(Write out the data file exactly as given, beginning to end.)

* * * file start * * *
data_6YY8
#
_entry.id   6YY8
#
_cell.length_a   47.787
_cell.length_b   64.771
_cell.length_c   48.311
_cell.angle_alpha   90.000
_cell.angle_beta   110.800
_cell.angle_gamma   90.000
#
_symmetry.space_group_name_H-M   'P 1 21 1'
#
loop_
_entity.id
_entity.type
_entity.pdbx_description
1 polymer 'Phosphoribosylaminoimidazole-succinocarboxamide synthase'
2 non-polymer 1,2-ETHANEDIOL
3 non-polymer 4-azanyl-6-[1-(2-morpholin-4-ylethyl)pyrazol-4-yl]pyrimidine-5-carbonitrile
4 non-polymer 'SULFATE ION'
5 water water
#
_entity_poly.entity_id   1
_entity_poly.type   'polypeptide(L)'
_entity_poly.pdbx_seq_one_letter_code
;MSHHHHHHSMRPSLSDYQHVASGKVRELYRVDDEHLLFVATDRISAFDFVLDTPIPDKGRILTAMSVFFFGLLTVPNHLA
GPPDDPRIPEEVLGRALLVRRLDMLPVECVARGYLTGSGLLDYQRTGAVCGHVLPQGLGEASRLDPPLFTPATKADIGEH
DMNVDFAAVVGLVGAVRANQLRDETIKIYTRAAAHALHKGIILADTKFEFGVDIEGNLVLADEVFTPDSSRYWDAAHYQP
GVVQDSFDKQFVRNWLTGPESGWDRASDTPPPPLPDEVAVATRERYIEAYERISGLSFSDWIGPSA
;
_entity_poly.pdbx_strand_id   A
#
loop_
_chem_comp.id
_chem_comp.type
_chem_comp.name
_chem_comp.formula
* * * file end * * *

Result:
data_6YY8
#
_entry.id   6YY8
#
_cell.length_a   47.787
_cell.length_b   64.771
_cell.length_c   48.311
_cell.angle_alpha   90.000
_cell.angle_beta   110.800
_cell.angle_gamma   90.000
#
_symmetry.space_group_name_H-M   'P 1 21 1'
#
loop_
_entity.id
_entity.type
_entity.pdbx_description
1 polymer 'Phosphoribosylaminoimidazole-succinocarboxamide synthase'
2 non-polymer 1,2-ETHANEDIOL
3 non-polymer 4-azanyl-6-[1-(2-morpholin-4-ylethyl)pyrazol-4-yl]pyrimidine-5-carbonitrile
4 non-polymer 'SULFATE ION'
5 water water
#
_entity_poly.entity_id   1
_entity_poly.type   'polypeptide(L)'
_entity_poly.pdbx_seq_one_letter_code
;MSHHHHHHSMRPSLSDYQHVASGKVRELYRVDDEHLLFVATDRISAFDFVLDTPIPDKGRILTAMSVFFFGLLTVPNHLA
GPPDDPRIPEEVLGRALLVRRLDMLPVECVARGYLTGSGLLDYQRTGAVCGHVLPQGLGEASRLDPPLFTPATKADIGEH
DMNVDFAAVVGLVGAVRANQLRDETIKIYTRAAAHALHKGIILADTKFEFGVDIEGNLVLADEVFTPDSSRYWDAAHYQP
GVVQDSFDKQFVRNWLTGPESGWDRASDTPPPPLPDEVAVATRERYIEAYERISGLSFSDWIGPSA
;
_entity_poly.pdbx_strand_id   A
#
loop_
_chem_comp.id
_chem_comp.type
_chem_comp.name
_chem_comp.formula